As much as I hate to say it - we need some rain here in Henry County. After our second wet spring in a row, things have dried up with the higher temperatures over the past couple of weeks. The hotter weather has put some of the later planted crops under heat stress, especially the later planted corn that has yet to form a canopy over the soil surface. Mother Nature can be fickle at times, and this just may be one of those years. On a positive note, the earlier planted crops mostly qualify as good to excellent, with corn leading the way. Furthermore, it looks like everyone is pretty well finished with wheat harvest, and from what I’ve heard, grain quality was pretty good, with low levels of vomitoxin. Reported yields were a bit of a mixed bag with some being a bit lower than expected across the whole of northwestern Ohio.
Now to address the theme of this week’s column: due diligence saves dollars. What is due diligence? In a business context, it is signifying the research a company performs before engaging in a financial transaction. This concept can apply to both homeowners and farmers alike when making decisions about home landscapes or crop fields, and livestock. Examples of due diligence that come to mind include routine soil testing, researching which plant or tree varieties will thrive in a given landscape environment, scouting a corn or soybean field for disease and insect pressure and FAMACHA scoring sheep or goats for evidence of parasitic infections. All of the above are examples of due diligence that take place prior to making a decision that may or may not have a positive economic impact.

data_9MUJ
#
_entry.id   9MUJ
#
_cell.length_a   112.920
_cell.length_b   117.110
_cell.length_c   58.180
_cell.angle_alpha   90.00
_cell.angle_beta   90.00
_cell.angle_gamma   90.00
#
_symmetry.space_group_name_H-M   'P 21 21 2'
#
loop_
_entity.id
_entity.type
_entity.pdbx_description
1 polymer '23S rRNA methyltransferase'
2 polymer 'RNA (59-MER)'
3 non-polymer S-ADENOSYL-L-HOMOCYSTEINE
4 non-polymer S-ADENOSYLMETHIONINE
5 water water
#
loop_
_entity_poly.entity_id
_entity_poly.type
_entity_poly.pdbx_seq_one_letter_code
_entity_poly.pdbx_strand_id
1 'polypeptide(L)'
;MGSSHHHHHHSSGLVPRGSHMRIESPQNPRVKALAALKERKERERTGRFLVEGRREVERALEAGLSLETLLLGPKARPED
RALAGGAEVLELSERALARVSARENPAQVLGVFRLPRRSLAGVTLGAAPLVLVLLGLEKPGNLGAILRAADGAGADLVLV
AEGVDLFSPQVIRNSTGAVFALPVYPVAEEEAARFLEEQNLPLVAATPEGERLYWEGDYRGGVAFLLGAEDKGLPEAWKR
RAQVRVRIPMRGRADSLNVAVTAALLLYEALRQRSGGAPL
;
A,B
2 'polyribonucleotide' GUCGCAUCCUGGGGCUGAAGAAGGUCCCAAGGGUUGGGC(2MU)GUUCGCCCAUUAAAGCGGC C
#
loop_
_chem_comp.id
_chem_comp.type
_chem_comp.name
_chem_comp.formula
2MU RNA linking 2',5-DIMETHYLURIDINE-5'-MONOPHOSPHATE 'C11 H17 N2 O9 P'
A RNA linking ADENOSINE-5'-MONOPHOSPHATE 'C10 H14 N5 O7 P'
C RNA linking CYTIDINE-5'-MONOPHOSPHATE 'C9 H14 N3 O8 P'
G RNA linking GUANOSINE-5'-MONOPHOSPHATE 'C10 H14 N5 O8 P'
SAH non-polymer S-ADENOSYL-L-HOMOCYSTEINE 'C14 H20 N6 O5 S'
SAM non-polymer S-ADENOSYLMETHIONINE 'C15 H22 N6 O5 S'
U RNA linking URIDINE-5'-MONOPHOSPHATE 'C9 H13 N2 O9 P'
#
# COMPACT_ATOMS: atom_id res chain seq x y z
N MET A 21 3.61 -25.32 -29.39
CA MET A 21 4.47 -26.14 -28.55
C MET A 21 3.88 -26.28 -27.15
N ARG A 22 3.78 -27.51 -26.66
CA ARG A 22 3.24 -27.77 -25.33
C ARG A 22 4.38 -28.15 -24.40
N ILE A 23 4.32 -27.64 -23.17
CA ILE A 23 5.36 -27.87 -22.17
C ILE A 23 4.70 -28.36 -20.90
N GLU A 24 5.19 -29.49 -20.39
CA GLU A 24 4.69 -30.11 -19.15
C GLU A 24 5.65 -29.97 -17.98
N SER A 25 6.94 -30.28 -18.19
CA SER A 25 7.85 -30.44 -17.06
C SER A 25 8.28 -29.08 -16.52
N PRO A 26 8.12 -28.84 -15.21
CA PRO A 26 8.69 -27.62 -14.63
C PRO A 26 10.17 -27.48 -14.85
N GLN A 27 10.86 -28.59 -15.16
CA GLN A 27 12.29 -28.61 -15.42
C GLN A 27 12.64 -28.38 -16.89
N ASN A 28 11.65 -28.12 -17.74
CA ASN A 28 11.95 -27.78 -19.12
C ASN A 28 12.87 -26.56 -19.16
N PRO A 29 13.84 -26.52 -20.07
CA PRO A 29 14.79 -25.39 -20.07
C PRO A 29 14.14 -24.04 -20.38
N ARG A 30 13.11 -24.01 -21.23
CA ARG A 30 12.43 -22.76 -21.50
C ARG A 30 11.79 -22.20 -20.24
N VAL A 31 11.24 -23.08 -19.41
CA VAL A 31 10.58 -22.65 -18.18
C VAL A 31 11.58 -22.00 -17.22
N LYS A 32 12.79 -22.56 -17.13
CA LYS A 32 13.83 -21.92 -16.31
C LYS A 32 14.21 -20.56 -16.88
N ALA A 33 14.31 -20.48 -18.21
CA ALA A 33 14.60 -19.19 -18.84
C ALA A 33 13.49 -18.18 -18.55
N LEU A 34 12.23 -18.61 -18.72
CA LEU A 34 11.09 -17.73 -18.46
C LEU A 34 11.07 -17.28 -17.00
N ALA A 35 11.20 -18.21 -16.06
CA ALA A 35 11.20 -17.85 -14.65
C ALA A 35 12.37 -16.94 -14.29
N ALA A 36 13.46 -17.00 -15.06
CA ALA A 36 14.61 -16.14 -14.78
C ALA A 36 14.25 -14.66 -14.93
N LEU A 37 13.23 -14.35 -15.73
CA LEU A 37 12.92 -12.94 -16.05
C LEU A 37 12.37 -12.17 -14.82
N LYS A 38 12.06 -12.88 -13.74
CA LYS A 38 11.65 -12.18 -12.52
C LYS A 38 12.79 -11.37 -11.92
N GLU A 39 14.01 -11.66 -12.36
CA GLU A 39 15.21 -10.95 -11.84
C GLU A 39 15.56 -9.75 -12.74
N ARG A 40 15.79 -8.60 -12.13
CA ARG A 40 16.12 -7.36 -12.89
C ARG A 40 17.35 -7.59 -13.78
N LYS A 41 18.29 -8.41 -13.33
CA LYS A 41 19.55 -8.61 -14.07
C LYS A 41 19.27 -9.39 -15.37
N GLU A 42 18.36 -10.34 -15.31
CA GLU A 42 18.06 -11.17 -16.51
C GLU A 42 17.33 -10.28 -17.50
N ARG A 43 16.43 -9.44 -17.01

For grain producers, the markets are not exactly looking all too positive for this year’s crop. I encourage you to think long and hard about those “extra” fungicidal or insecticidal treatments that are not needed unless an economic threshold is crossed for a given problem. Remember those treatments that are “only $5 an acre” add up fast when corn is sub $4 a bushel.
In the yard or garden, taking the time to investigate both the positive and negative characteristics of a plant species and the family to which the species belongs can make all the difference in the hardiness and longevity of your investment. In this part of the world, soil type, pH and drainage are all important factors to consider. Disease and insect pressure would be next on the list. If needed, treatment can often be provided for insect damage and disease. However, improving drainage and soil structure can be more difficult and costly.
With equipment out and about, remember to share the road and be safe. I’ll end this week with a quote from Colin Powell: “There are no secrets to success. It is the result of preparation, hard work, and learning from failure.” Have a great week.